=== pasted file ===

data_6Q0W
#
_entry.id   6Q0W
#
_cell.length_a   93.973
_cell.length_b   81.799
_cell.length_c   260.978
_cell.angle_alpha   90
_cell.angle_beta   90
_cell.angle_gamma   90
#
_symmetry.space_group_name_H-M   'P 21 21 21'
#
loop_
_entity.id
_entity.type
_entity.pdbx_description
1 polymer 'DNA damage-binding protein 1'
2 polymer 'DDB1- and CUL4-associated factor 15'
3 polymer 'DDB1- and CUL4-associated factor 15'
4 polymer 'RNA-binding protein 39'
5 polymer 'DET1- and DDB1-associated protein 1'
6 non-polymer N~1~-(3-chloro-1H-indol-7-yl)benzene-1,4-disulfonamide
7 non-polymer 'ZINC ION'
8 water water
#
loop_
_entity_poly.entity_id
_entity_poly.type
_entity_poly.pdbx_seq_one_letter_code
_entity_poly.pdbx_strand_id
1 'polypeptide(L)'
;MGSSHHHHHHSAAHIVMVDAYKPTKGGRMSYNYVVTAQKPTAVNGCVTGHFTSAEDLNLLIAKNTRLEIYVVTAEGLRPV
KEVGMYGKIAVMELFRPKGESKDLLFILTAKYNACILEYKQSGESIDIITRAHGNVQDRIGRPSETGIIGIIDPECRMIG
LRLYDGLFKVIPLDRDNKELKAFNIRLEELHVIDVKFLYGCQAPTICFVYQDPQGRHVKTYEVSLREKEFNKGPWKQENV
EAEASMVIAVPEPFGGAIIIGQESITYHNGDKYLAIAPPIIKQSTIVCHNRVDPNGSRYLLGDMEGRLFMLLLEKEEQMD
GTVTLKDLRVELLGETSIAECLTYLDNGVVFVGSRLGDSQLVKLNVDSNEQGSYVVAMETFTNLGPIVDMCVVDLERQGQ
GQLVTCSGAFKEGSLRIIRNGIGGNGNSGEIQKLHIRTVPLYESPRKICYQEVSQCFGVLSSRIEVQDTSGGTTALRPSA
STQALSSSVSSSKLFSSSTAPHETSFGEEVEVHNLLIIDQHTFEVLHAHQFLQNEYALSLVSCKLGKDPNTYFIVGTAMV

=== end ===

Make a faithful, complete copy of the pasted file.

data_6Q0W
#
_entry.id   6Q0W
#
_cell.length_a   93.973
_cell.length_b   81.799
_cell.length_c   260.978
_cell.angle_alpha   90
_cell.angle_beta   90
_cell.angle_gamma   90
#
_symmetry.space_group_name_H-M   'P 21 21 21'
#
loop_
_entity.id
_entity.type
_entity.pdbx_description
1 polymer 'DNA damage-binding protein 1'
2 polymer 'DDB1- and CUL4-associated factor 15'
3 polymer 'DDB1- and CUL4-associated factor 15'
4 polymer 'RNA-binding protein 39'
5 polymer 'DET1- and DDB1-associated protein 1'
6 non-polymer N~1~-(3-chloro-1H-indol-7-yl)benzene-1,4-disulfonamide
7 non-polymer 'ZINC ION'
8 water water
#
loop_
_entity_poly.entity_id
_entity_poly.type
_entity_poly.pdbx_seq_one_letter_code
_entity_poly.pdbx_strand_id
1 'polypeptide(L)'
;MGSSHHHHHHSAAHIVMVDAYKPTKGGRMSYNYVVTAQKPTAVNGCVTGHFTSAEDLNLLIAKNTRLEIYVVTAEGLRPV
KEVGMYGKIAVMELFRPKGESKDLLFILTAKYNACILEYKQSGESIDIITRAHGNVQDRIGRPSETGIIGIIDPECRMIG
LRLYDGLFKVIPLDRDNKELKAFNIRLEELHVIDVKFLYGCQAPTICFVYQDPQGRHVKTYEVSLREKEFNKGPWKQENV
EAEASMVIAVPEPFGGAIIIGQESITYHNGDKYLAIAPPIIKQSTIVCHNRVDPNGSRYLLGDMEGRLFMLLLEKEEQMD
GTVTLKDLRVELLGETSIAECLTYLDNGVVFVGSRLGDSQLVKLNVDSNEQGSYVVAMETFTNLGPIVDMCVVDLERQGQ
GQLVTCSGAFKEGSLRIIRNGIGGNGNSGEIQKLHIRTVPLYESPRKICYQEVSQCFGVLSSRIEVQDTSGGTTALRPSA
STQALSSSVSSSKLFSSSTAPHETSFGEEVEVHNLLIIDQHTFEVLHAHQFLQNEYALSLVSCKLGKDPNTYFIVGTAMV